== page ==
I was sleeping, flying, snoring when I woke up in the middle of the air. Mamma tossed me like straw. Her temper was up and I could see a river of sweat pouring down her face. Her eyes were dark from an ugly brown mascara, and I could see the spit on her teeth, hissing at me like she was a bobcat. The house smelled like overcooked bacon, or maybe that was her smell… greasy and damp and musky.
“I been calling you for the past five minutes, Charlie Kitten,” she yell. Only when she yell, it came out hoarse and thick, like a hunk of cabbage was jammed down her throat. “Your Daddy’s gonna be home in five minutes, and you just layin’ there.”
She threw a dirty ashtray at me, and the ashes hung in the air like a dirty sheet. I could almost see the cigarette butts casting shadows on the linoleum.
The sun baked the whole house, even the summer kitchen where everything was s’posed to stay cool.
“Do as I say, or I’m telling your daddy to drown you.” She turned around to leave the room, then stopped. Sometimes Mamma just stopped whatever she was doing and looked at the walls. Sometimes she hummed something sweet, but it always come out muddled and off-key.
Chuck Berry was playing now, something about riding around in his automobile, and Mamma woke up from her little trance. “Did you clean your plate like I told you? Betty’s in the garden, picking me some peas.”
We didn’t have a garden, didn’t have one for nearly two years, but that was Mamma’s way of saying she didn’t remember where Betty even was, even though she been dead three years.
Sunlight came through the windows all slanted and prickled my eyes, I could see the dust motes in the air, drifting down like little angels but I wasn’t sure if I was seeing real things or if my head was still confused from hitting the wall. I didn’t feel headachy, just wanted to get out of the heat and find a cool pond to soak in.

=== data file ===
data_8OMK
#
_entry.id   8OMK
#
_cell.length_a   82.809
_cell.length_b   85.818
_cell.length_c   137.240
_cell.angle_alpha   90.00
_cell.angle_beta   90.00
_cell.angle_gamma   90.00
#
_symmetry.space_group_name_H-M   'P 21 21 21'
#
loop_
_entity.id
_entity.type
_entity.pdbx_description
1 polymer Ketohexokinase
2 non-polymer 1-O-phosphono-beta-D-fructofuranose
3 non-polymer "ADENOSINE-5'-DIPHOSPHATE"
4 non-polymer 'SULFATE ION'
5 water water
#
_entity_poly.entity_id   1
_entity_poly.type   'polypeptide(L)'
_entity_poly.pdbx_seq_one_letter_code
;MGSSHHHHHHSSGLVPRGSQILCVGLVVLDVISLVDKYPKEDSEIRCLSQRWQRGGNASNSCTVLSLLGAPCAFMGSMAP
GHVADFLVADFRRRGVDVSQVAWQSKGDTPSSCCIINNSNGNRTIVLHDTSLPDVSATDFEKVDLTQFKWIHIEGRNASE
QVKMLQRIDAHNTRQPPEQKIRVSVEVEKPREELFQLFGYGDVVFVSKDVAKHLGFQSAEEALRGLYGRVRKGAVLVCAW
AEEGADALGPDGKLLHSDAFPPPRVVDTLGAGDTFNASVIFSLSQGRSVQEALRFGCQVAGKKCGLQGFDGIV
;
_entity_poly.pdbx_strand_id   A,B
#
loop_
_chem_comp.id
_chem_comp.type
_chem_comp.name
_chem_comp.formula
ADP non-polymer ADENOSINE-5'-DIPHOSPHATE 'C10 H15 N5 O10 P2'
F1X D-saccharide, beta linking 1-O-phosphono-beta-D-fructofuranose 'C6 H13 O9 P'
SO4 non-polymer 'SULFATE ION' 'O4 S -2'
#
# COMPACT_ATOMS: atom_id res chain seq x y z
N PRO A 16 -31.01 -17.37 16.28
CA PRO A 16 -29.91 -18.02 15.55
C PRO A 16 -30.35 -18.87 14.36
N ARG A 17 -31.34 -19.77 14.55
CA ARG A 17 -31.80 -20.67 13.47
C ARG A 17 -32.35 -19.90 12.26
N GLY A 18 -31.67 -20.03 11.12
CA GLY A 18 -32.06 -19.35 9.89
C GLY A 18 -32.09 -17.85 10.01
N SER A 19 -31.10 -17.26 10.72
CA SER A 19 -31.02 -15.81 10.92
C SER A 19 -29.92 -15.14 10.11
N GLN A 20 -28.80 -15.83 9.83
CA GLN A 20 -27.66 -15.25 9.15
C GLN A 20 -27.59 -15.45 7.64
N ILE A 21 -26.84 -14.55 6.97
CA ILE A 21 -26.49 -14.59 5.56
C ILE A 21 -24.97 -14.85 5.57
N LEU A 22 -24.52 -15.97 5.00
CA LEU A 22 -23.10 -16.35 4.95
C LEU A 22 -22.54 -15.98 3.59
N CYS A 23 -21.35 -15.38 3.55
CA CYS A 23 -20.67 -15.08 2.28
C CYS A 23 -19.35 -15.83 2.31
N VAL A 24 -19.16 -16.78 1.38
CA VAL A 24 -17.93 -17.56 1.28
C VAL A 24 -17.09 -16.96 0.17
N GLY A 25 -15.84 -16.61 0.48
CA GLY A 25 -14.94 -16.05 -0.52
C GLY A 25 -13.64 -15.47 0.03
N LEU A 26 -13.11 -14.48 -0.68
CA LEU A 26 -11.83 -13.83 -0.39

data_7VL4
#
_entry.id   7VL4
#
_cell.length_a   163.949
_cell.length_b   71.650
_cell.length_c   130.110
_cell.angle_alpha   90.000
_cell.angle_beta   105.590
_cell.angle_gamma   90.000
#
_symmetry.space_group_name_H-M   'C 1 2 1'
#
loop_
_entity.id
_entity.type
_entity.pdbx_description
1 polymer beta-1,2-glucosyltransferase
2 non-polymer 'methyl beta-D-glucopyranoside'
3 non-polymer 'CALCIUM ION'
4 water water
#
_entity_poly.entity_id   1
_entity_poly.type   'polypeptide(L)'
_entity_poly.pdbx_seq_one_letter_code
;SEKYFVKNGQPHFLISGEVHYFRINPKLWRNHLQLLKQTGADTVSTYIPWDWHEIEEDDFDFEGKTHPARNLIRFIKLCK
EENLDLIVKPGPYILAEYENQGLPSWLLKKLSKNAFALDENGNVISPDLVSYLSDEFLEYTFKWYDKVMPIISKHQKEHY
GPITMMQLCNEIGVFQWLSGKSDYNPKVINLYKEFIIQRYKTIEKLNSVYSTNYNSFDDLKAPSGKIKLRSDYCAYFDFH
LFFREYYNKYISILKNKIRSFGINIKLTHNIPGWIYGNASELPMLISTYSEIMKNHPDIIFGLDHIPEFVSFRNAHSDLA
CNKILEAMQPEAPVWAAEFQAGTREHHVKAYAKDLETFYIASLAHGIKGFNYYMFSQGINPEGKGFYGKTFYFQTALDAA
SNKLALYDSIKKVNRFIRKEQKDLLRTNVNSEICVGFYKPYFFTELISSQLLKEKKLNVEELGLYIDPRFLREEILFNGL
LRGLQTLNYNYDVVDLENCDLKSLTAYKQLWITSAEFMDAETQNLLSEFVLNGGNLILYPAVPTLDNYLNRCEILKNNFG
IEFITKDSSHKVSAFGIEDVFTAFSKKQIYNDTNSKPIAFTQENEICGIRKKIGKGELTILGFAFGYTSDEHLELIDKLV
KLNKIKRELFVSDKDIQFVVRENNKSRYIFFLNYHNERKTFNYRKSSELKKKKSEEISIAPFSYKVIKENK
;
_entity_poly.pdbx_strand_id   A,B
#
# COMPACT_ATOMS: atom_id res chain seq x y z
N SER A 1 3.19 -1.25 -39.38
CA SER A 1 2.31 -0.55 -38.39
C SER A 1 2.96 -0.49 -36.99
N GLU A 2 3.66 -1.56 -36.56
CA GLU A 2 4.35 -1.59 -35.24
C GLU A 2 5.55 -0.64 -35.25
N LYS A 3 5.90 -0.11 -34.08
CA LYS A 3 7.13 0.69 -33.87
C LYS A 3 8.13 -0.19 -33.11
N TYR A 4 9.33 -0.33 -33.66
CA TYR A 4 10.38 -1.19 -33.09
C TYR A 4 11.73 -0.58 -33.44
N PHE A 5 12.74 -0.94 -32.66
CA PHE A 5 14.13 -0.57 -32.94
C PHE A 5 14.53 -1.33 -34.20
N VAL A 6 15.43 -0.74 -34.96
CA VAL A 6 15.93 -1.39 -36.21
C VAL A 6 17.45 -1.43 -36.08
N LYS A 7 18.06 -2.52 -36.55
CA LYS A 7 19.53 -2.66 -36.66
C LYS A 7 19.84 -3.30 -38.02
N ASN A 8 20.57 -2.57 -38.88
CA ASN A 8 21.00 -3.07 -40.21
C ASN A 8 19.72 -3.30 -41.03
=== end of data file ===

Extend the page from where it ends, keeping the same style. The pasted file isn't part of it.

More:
It was too hot, anyway… the pond was already mostly swamp. There was no running from the heat, or from my Mamma. She would run me down like a she-cat. She’d done it before, chase me down the road, a broom in one hand and an old ax handle in the other. She never caught me, not once, and by the time I got back home, Mamma had forgotten her reasons for chasing me.
Sometimes the neighbors complained, but mostly they didn’t. People didn’t like to tell in those days.
Daddy, though, he could be nice when he wanted, charm all the neighbor ladies and make friends with all the neighbor men, talk stuff about cars and carpentry and drywalling. When he yelled, though, it was serious. He didn’t like to yell. Mamma would use a broom, but he would bring out a baseball bat or, if he was into his whiskey, a thirty-aught-eight to teach you a lesson ‘bout who was in charge.